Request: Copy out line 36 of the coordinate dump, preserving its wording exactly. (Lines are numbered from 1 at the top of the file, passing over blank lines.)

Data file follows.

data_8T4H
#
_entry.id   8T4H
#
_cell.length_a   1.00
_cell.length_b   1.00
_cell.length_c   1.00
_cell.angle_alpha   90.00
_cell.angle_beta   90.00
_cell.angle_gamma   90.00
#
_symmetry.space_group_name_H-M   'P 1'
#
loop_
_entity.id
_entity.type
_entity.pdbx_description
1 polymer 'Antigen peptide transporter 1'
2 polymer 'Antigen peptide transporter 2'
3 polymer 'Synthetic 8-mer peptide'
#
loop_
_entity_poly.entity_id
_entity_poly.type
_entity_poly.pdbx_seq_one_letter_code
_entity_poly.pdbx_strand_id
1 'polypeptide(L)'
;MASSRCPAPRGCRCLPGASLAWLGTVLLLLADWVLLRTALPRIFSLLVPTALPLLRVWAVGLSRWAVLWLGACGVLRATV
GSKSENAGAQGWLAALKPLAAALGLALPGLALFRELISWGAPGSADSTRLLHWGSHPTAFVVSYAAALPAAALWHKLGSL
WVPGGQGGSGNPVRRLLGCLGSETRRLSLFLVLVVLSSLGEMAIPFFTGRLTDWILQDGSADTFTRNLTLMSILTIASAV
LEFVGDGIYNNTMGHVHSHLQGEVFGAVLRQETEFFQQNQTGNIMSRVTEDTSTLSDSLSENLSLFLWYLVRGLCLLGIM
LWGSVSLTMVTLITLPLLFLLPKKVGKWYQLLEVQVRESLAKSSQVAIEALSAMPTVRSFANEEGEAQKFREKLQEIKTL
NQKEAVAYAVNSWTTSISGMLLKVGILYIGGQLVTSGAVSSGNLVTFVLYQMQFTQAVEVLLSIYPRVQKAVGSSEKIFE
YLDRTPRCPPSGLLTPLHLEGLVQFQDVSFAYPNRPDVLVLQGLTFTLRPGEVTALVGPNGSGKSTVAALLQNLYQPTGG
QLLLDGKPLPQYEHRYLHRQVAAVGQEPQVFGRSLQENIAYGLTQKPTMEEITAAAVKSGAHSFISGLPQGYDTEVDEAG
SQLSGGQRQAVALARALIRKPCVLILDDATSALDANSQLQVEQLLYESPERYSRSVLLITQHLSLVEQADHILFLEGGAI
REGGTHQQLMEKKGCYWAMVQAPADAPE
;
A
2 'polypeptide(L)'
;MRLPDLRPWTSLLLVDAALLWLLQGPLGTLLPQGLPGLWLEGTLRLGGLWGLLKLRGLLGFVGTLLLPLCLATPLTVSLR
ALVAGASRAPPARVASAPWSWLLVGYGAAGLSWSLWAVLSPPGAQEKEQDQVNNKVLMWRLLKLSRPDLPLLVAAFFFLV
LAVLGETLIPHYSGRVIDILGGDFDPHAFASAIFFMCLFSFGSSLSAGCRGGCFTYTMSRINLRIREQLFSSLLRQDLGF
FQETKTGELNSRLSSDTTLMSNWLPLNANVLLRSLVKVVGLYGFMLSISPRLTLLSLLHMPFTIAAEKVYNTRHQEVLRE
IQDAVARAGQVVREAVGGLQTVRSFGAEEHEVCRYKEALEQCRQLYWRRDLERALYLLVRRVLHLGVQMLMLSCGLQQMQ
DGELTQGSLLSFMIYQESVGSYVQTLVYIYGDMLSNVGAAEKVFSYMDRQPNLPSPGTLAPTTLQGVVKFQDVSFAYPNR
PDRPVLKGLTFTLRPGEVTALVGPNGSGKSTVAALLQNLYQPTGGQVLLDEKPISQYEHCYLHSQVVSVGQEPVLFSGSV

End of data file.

SQLSGGQRQAVALARALIRKPCVLILDDATSALDANSQLQVEQLLYESPERYSRSVLLITQHLSLVEQADHILFLEGGAI